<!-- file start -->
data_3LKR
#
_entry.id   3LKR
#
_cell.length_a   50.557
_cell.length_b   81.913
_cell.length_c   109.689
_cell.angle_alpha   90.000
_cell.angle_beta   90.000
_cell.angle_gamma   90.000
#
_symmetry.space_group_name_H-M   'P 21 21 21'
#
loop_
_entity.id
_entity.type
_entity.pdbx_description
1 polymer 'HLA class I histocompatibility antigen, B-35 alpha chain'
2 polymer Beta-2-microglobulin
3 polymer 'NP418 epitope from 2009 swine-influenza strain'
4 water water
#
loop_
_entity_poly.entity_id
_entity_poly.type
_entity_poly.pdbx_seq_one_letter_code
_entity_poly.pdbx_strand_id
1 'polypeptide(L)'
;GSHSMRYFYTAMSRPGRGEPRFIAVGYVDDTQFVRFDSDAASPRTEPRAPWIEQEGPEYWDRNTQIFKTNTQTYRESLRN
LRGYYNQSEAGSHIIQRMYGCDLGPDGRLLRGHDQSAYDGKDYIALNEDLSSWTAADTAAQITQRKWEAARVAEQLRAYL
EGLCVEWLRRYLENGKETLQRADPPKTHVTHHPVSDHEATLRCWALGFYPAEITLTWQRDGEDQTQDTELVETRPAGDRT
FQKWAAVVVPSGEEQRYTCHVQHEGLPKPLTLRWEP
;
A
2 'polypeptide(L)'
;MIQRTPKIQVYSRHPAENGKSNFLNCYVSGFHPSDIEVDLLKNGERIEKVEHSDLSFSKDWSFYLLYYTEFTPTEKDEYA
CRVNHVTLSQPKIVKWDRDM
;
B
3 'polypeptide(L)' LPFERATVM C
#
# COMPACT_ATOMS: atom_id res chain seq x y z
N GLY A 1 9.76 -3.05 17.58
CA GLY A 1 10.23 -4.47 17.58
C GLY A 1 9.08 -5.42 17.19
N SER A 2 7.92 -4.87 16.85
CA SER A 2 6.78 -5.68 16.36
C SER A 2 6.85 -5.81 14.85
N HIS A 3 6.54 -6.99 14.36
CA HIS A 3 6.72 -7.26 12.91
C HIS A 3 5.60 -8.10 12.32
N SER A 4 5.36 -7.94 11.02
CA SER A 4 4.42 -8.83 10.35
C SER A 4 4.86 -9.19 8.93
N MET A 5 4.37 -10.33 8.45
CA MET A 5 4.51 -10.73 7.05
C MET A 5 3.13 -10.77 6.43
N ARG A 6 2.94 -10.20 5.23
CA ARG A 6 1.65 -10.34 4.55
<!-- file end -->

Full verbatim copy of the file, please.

data_3LKR
#
_entry.id   3LKR
#
_cell.length_a   50.557
_cell.length_b   81.913
_cell.length_c   109.689
_cell.angle_alpha   90.000
_cell.angle_beta   90.000
_cell.angle_gamma   90.000
#
_symmetry.space_group_name_H-M   'P 21 21 21'
#
loop_
_entity.id
_entity.type
_entity.pdbx_description
1 polymer 'HLA class I histocompatibility antigen, B-35 alpha chain'
2 polymer Beta-2-microglobulin
3 polymer 'NP418 epitope from 2009 swine-influenza strain'
4 water water
#
loop_
_entity_poly.entity_id
_entity_poly.type
_entity_poly.pdbx_seq_one_letter_code
_entity_poly.pdbx_strand_id
1 'polypeptide(L)'
;GSHSMRYFYTAMSRPGRGEPRFIAVGYVDDTQFVRFDSDAASPRTEPRAPWIEQEGPEYWDRNTQIFKTNTQTYRESLRN
LRGYYNQSEAGSHIIQRMYGCDLGPDGRLLRGHDQSAYDGKDYIALNEDLSSWTAADTAAQITQRKWEAARVAEQLRAYL
EGLCVEWLRRYLENGKETLQRADPPKTHVTHHPVSDHEATLRCWALGFYPAEITLTWQRDGEDQTQDTELVETRPAGDRT
FQKWAAVVVPSGEEQRYTCHVQHEGLPKPLTLRWEP
;
A
2 'polypeptide(L)'
;MIQRTPKIQVYSRHPAENGKSNFLNCYVSGFHPSDIEVDLLKNGERIEKVEHSDLSFSKDWSFYLLYYTEFTPTEKDEYA
CRVNHVTLSQPKIVKWDRDM
;
B
3 'polypeptide(L)' LPFERATVM C
#
# COMPACT_ATOMS: atom_id res chain seq x y z
N GLY A 1 9.76 -3.05 17.58
CA GLY A 1 10.23 -4.47 17.58
C GLY A 1 9.08 -5.42 17.19
N SER A 2 7.92 -4.87 16.85
CA SER A 2 6.78 -5.68 16.36
C SER A 2 6.85 -5.81 14.85
N HIS A 3 6.54 -6.99 14.36
CA HIS A 3 6.72 -7.26 12.91
C HIS A 3 5.60 -8.10 12.32
N SER A 4 5.36 -7.94 11.02
CA SER A 4 4.42 -8.83 10.35
C SER A 4 4.86 -9.19 8.93
N MET A 5 4.37 -10.33 8.45
CA MET A 5 4.51 -10.73 7.05
C MET A 5 3.13 -10.77 6.43
N ARG A 6 2.94 -10.20 5.23
CA ARG A 6 1.65 -10.34 4.55